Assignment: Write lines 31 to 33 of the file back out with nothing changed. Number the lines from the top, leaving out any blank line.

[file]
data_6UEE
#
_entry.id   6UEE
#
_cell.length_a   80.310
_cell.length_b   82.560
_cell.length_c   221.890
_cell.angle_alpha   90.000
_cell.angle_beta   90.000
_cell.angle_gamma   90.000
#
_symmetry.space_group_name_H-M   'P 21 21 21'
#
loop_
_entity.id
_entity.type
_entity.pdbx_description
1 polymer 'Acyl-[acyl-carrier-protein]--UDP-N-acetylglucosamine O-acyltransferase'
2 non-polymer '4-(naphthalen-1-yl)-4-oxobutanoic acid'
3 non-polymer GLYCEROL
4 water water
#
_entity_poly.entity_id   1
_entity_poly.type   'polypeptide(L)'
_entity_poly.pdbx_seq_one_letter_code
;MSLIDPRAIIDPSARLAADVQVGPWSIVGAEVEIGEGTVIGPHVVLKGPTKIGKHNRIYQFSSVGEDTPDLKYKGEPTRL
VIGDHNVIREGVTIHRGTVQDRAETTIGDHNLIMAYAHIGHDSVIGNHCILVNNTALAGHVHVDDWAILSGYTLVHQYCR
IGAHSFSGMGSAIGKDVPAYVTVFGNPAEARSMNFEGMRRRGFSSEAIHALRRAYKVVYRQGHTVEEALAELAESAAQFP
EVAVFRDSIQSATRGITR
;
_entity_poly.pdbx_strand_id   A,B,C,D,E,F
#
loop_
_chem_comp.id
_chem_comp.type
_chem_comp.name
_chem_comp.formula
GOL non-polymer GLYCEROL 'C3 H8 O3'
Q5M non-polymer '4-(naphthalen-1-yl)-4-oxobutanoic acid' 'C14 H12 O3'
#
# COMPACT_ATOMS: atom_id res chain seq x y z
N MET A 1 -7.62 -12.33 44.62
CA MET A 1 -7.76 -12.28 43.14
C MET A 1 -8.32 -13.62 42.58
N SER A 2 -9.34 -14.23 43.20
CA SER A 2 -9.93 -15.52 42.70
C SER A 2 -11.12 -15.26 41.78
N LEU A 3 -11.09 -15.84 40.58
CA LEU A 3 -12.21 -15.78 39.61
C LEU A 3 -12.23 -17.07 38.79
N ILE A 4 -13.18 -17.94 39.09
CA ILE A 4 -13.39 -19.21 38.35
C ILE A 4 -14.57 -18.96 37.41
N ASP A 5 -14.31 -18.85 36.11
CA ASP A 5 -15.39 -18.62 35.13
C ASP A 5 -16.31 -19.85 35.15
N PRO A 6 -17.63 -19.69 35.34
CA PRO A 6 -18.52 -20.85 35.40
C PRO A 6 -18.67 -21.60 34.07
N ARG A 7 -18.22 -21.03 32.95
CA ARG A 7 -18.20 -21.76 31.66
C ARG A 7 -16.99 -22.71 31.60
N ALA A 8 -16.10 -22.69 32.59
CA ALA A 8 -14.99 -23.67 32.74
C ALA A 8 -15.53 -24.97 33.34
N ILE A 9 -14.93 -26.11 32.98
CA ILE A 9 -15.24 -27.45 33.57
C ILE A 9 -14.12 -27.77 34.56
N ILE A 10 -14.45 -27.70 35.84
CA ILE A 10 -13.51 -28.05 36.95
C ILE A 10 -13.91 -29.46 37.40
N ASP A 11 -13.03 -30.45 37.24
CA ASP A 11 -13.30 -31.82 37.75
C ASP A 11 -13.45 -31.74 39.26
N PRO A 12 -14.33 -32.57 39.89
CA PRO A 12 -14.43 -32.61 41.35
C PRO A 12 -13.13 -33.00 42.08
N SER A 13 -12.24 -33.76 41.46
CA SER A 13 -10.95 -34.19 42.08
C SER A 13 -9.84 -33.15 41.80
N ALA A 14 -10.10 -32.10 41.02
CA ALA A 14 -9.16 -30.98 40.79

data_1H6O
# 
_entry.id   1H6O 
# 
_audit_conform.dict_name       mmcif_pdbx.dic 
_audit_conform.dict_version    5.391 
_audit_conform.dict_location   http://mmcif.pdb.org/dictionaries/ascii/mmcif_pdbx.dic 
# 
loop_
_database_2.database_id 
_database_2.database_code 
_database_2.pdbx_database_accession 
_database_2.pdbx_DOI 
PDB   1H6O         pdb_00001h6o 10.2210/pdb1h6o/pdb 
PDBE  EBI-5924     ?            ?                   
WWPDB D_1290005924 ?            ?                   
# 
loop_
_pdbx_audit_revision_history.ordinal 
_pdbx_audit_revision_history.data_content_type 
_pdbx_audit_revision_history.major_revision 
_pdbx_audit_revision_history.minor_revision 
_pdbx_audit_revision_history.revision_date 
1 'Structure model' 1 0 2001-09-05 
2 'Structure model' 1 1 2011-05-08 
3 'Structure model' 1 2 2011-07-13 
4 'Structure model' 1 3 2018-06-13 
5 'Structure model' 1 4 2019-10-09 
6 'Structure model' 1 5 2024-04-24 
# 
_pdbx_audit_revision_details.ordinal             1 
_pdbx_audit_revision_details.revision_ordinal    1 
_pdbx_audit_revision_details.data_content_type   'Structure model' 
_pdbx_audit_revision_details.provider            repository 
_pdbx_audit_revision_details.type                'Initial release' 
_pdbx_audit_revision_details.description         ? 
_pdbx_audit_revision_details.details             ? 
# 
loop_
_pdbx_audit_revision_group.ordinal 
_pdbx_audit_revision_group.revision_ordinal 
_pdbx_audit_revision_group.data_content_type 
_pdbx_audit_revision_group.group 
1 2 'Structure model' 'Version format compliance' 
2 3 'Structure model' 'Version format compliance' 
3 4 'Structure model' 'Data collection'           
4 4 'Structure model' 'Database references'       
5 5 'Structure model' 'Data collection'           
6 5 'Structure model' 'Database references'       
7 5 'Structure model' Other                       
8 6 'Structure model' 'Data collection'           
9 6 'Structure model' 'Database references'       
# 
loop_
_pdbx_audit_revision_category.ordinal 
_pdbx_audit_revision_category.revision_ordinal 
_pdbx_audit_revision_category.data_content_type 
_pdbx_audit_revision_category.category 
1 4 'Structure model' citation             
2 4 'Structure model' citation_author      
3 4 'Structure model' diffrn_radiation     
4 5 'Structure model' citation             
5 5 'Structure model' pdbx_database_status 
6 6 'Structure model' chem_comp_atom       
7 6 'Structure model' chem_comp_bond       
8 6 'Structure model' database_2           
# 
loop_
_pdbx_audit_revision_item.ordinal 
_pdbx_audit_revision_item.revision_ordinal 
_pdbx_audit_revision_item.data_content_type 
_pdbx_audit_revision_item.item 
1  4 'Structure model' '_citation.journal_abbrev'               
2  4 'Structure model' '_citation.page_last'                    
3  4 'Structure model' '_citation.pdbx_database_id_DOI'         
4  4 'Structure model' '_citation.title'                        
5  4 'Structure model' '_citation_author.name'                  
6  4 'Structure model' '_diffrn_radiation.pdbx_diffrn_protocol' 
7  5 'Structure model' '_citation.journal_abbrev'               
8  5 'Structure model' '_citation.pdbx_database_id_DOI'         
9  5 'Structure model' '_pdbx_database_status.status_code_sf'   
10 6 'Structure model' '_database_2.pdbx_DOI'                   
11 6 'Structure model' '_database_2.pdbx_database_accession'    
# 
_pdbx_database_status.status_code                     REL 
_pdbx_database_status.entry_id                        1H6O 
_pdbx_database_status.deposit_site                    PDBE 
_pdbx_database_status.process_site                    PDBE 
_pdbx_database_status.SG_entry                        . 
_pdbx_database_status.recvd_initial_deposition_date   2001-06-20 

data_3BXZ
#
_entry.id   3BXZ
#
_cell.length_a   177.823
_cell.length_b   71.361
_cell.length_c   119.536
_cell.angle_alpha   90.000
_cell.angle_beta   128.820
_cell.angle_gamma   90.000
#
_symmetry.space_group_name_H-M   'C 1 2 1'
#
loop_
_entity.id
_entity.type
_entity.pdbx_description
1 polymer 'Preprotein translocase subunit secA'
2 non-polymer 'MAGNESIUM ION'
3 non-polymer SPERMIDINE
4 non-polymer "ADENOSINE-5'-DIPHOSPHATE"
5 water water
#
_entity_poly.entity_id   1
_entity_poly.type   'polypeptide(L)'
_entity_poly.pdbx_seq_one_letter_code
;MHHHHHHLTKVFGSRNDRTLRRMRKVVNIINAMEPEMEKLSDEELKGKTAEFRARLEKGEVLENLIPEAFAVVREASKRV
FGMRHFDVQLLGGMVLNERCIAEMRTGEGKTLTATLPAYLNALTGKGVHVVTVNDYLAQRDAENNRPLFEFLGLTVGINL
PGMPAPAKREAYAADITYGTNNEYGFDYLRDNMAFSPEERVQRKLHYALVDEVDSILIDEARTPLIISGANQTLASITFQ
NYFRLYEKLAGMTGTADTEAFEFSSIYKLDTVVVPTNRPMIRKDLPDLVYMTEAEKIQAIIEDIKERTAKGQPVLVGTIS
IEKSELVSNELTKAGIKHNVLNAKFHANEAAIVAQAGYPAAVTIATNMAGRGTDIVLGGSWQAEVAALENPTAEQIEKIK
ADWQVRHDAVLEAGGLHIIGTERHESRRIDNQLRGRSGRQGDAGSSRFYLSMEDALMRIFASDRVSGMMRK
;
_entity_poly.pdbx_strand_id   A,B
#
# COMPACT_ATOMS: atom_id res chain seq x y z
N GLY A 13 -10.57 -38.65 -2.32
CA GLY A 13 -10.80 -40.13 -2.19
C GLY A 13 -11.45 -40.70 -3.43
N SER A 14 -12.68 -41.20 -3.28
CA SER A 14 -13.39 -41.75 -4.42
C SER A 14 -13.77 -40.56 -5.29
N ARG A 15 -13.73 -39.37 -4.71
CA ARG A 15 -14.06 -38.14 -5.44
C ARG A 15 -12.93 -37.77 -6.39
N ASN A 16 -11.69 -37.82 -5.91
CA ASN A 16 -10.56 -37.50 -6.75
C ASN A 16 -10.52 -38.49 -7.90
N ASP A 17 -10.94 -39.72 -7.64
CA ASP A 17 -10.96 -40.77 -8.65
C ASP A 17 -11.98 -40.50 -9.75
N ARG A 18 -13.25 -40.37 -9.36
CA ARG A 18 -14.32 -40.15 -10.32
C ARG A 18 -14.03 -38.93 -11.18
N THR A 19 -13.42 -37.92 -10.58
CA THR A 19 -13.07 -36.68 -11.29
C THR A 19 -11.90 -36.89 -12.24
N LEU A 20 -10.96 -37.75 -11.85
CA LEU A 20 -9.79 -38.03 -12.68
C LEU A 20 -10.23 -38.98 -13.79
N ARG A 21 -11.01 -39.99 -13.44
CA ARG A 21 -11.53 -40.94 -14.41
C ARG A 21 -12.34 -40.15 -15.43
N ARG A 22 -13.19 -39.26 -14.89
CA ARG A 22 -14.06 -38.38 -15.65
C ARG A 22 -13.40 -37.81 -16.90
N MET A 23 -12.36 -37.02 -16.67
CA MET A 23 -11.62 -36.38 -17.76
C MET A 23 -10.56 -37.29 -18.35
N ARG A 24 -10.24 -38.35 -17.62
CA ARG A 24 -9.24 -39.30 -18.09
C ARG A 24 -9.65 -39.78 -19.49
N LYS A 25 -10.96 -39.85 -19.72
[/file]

_entity_poly.pdbx_strand_id   A,B,C,D,E,F
#
loop_